When the first book in this series, The Traveler, was released much of the discussion centered around marketing and the author’s “off the grid” status. And the marketing and hype worked to a degree. The book got a lot of press and made it into the New York Times bestseller list, but it never achieved the “breakaway hit status” the publishers had hoped for.
It seems the publishers decided to take a slightly different approach for the second book in this planed trilogy The Dark River. As far as I can tell, there hasn’t been as big a marketing splash this time around. Although they have once again set up an interactive web site. Of course, marketing for the first book in a series is bound to be different than that of the second.
Enough about marketing, what about the book itself? Well, I think the second book is better than the first. The characters are a little more developed and the plot is more involved. It does, however, have the problem that all middle trilogy books seem to have in that the story line seems to build only to leave the reader hanging for the final book.
For more details, and possible spoilers, see below.
If you recall, the first book laid out the forces of good and evil involved in the series:
First you have the Travelers. These are “an elite group of prophets able to attain pure enlightenment.” Think Buddha, Jesus, Gandhi, etc. Then there are the Harlequins, “a band of warriors pledged to protect the Travelers at all costs.” Lastly there are the Tabula, or the Brethren, “ruthless men who are determined to inflict order on the world by invisibly controlling its population” and sworn enemies of the Travelers and thus the Harlequin.
Modern technology and the evermore connected world has given the Tabula the upper hand and they have hunted down and killed most of the Travelers and Harlequins. Enter Maya a former Harlequin who has chosen to reject the life her father had trained her for in order to become a designer in London. But when her aging father asks for her help, and ends up brutally murdered, she is pulled back in to the secret and dangerous life of protecting Travelers. The suspected Travelers are Gabriel and Michael Corrigan. Maya travels to California to try and protect them. At the same time the Tabula are searching for both the Corrigan brothers and Maya.
The first book ends with Maya attacking the Brethren and destroying their computer center but barely escaping with her life. The second book picks up with Gabriel nursing Maya back to health and his brother Michael choosing to join the Tabula and use his Traveler status as a way to gain power.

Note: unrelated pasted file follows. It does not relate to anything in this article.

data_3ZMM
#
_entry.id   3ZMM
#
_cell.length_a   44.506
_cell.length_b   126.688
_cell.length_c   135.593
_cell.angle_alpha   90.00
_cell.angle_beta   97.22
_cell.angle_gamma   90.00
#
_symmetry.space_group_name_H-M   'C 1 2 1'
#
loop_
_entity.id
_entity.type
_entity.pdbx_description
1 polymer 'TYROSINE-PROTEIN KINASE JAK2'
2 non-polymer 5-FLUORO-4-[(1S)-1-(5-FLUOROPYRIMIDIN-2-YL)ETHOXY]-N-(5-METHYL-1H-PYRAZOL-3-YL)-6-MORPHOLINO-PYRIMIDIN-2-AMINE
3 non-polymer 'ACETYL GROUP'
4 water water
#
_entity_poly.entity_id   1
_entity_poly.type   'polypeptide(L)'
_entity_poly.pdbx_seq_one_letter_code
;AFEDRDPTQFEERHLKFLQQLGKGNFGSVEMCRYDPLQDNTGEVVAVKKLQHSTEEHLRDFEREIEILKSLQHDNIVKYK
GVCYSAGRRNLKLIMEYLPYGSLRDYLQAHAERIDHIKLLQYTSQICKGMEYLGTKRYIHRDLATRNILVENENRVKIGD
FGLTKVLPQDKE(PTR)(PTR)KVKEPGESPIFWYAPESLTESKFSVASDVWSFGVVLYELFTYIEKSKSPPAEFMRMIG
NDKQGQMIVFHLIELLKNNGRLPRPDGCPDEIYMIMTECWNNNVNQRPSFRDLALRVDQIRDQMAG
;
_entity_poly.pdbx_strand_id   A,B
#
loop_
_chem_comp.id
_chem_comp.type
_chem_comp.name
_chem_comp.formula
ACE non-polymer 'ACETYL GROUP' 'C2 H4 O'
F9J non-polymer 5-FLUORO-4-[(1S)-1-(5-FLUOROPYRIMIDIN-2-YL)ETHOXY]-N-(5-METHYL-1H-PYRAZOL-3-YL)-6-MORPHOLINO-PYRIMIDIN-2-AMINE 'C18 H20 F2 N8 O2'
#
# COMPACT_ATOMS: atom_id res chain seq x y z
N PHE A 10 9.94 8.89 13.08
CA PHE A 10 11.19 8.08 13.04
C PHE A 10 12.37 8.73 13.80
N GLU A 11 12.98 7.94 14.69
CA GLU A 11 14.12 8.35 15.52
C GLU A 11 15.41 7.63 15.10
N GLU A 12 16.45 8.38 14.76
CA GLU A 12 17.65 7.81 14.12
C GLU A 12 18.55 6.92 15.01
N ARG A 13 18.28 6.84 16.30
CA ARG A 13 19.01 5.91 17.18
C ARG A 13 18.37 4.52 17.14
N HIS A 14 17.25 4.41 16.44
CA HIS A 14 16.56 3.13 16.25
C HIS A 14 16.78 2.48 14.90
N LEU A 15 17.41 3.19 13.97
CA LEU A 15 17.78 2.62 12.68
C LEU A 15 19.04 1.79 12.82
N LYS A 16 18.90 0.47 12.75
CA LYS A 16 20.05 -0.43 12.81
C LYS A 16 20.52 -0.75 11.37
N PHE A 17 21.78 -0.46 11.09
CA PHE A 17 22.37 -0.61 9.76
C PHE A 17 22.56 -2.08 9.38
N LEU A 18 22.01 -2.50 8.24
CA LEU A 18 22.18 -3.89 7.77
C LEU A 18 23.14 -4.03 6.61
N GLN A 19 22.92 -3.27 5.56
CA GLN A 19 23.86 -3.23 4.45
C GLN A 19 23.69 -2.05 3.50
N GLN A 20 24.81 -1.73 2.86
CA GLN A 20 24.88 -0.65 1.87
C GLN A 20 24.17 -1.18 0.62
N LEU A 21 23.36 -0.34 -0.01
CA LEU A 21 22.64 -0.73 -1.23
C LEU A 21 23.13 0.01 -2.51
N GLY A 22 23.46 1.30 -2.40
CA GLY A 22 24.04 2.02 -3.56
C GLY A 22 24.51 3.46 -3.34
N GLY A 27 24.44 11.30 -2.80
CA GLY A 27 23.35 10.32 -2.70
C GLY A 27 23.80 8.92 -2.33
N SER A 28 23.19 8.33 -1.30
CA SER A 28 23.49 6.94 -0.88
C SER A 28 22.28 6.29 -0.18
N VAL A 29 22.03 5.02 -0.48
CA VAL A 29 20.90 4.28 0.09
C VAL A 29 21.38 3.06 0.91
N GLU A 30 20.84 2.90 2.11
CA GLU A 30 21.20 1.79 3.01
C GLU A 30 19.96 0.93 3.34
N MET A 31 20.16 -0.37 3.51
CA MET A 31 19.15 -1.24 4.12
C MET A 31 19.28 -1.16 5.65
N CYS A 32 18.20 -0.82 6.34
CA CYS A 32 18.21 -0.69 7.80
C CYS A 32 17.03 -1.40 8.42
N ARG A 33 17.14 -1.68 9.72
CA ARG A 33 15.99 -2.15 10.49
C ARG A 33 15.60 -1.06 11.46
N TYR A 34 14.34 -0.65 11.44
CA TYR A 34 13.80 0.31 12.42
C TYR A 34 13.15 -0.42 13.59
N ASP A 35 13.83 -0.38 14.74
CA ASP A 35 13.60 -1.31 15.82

The big news in the second book is that Michael and Gabriel’s father, long thought dead, is in fact alive. Another important part of the story line is the growing romantic relationship between Gabriel and Maya. The book basically follows the two Travelers as they seek to find their father and find away to use hime to their advantage. Michael begins to gain power within the Brethren while Gabriel must rally his friends to help him stop his brother. Maya must protect Gabriel while coming to term with her feelings about him.
One of the more interesting aspects of the book involves travel to another “realm.” Part of being a Traveler is the ability to leave your body and visit “different realms of consciousness.” When the brother’s each find their father they discover that he is trapped in another realm. His body is alive almost in a sort of suspended animation. Gabriel decides he must find his father in this other realm in order to set him free.
The other realm Gabriel finds is a dark purgatory like place where humans are trapped on an island beside the dark river from the title. This world is devoid of the emotions and virtues that make life livable: hope, love, loyalty, etc. Instead, it is a bloody Hobbesian world of man against man; picture an urban Lord of the Flies like setting.
Gabriel finds himself trapped in this world wondering if he will share his father’s fate. Remarkably out of love and loyalty to him, and with the help of some ancient Roman ruins and Ethiopian priests, Maya finds a way to travel to this realm and rescue Gabriel. The question left at the end of the book is whether Maya will survive. I found this part of the book the most interesting. The dark gritty setting and the air of mystery and tension made for fascinating reading.
Overall, I would have to say that The Dark River is an entertaining and imaginative mix of genres: part techno thriller, part of science fiction/fantasy, and part political intrigue. I find the political aspects of it rather bland and some of the sci-fi stuff a little thin at times, but Hawks does manage to weave it all together in an entertaining way. As a result it makes for good summer reading.